On May 10, 2019, a Jazz Aviation DHC-8 passenger plane collided with a fuel truck.
Fortunately, the incident didn’t cause any fire but 15 passengers were injured after they started panicking and disregarded direct safety instructions.
Some passengers even threatened the cabin crew.
Read below for the details.
Passengers Ignored Flight Safety Protocols
Investigation conducted by the Transportation Safety Board revealed that many of the passengers didn’t follow basic safety instructions.
The Air Canada’s Jazz flight JZA8615 took off from Lester B. Pearson International Airport, Toronto for Sudbury.
Due to poor visibility at the destination, however, the pilots decided to return to Toronto.
The plane touched down normally on Runway 23 at 1:26am and started taxiing to the gate.
Meanwhile a fuel truck travelling at approximately 40 km/h, meeting the speed limit, suddenly hit the plane at 1:33am – twice!
Once in the front part of the fuselage and then at the back.
A passenger who removed her seatbelt and stood up when the plane was still taxiing fell to the floor when the collision happened and blocked an emergency exit.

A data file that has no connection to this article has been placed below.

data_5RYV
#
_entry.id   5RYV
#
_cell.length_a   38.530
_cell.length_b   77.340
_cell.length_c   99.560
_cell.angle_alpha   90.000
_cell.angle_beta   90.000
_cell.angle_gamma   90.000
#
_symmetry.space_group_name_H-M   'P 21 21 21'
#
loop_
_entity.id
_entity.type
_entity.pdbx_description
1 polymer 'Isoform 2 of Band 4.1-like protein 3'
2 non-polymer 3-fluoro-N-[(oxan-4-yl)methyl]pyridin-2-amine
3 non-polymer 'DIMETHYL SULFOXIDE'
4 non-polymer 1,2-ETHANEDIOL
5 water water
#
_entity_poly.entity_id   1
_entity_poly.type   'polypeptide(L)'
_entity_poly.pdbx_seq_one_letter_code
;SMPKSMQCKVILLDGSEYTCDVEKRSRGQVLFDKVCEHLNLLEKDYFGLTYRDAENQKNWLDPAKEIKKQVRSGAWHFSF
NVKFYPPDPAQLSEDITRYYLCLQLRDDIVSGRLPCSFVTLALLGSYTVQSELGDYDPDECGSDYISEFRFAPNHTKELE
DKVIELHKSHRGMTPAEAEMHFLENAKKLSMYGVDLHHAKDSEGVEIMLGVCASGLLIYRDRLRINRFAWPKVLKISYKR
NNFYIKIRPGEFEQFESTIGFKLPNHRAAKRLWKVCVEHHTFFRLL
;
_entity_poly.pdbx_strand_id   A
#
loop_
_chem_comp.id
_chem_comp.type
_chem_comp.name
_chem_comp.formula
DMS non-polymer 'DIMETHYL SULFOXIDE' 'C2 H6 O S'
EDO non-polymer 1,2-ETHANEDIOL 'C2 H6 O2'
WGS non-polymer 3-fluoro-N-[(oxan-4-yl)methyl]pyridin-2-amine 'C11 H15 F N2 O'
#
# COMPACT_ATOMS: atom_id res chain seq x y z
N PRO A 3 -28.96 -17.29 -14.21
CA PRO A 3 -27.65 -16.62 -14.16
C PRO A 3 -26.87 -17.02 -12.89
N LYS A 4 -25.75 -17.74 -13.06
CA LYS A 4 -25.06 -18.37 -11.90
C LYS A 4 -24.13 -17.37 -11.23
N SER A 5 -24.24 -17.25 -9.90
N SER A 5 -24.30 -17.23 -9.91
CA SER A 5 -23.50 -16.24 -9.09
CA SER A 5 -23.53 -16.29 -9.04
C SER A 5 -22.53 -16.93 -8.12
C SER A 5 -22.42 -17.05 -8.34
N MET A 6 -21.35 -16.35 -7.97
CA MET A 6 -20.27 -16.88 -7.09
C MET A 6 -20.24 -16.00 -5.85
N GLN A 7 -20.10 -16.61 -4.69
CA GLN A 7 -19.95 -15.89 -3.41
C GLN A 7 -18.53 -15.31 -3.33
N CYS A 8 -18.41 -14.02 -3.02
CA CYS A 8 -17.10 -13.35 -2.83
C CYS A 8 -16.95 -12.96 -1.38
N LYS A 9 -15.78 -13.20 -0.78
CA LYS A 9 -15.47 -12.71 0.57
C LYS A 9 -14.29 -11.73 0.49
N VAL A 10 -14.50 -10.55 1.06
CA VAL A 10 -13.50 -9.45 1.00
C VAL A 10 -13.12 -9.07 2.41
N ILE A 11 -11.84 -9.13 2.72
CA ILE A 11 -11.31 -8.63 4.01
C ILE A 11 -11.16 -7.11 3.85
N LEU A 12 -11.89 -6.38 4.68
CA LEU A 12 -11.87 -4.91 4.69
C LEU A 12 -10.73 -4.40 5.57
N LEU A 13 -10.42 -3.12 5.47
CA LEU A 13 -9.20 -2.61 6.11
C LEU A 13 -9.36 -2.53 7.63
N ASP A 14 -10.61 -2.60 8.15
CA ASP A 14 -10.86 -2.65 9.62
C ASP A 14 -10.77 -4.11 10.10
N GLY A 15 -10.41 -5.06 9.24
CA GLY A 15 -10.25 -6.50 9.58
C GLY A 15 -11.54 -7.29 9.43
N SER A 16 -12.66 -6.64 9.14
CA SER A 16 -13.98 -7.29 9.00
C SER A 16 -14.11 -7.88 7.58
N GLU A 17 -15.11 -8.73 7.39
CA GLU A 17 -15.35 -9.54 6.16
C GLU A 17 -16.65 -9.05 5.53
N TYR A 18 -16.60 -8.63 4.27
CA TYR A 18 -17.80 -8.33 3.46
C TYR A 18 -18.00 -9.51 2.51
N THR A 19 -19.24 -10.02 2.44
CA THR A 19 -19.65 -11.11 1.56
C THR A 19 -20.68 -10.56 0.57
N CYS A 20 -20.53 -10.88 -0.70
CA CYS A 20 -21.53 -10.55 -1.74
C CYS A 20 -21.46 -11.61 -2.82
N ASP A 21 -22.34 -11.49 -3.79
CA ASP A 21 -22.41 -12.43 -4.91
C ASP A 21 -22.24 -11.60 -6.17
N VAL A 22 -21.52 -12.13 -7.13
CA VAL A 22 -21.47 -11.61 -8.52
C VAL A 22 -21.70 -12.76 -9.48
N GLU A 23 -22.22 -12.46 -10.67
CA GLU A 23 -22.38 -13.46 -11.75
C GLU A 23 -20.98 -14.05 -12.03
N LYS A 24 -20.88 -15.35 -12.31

When the plane came to a complete stop, two passengers opened the rear exit and jumped out while the propellers were still spinning.
Most shocking was when a flight attendant was verbally threatened by a passenger:
“Due in part to increasing pressure from the passengers, including verbal threats from one of them, the flight attendant opened the main door slowly, because she was unsure whether there was an obstruction or hazard below the opening.”
As usual, many passengers stopped to get their carry-on baggage from the overhead bins causing delays in the evacuation.
The evacuation took about two and a half minutes – way longer than the expected 90 seconds.
There were three babies on board – two were held on the lap, one was carried by her mother in a soft baby carrier.
The investigation reported that:
“Both unrestrained infants were ejected from the arms of the adults carrying them. One infant hit the seat in front of her before falling into the aisle, and received significant bruising. The other infant collided with the neighbouring passenger, but was not injured. The infant who was held in the baby carrier was not injured; however, the infant’s mother received injuries to her back and ribcage due to twisting forces resulting from the momentum of the infant strapped into the carrier.”
The last to leave the plane was the captain at 1:37 who sustained a broken rib after the first impact.
It is understandable to be in a state of fright and alarm in situations like this.
However, panicking doesn’t help in any way, and ignoring basic safety protocols can lead to more harm.
Source: National Post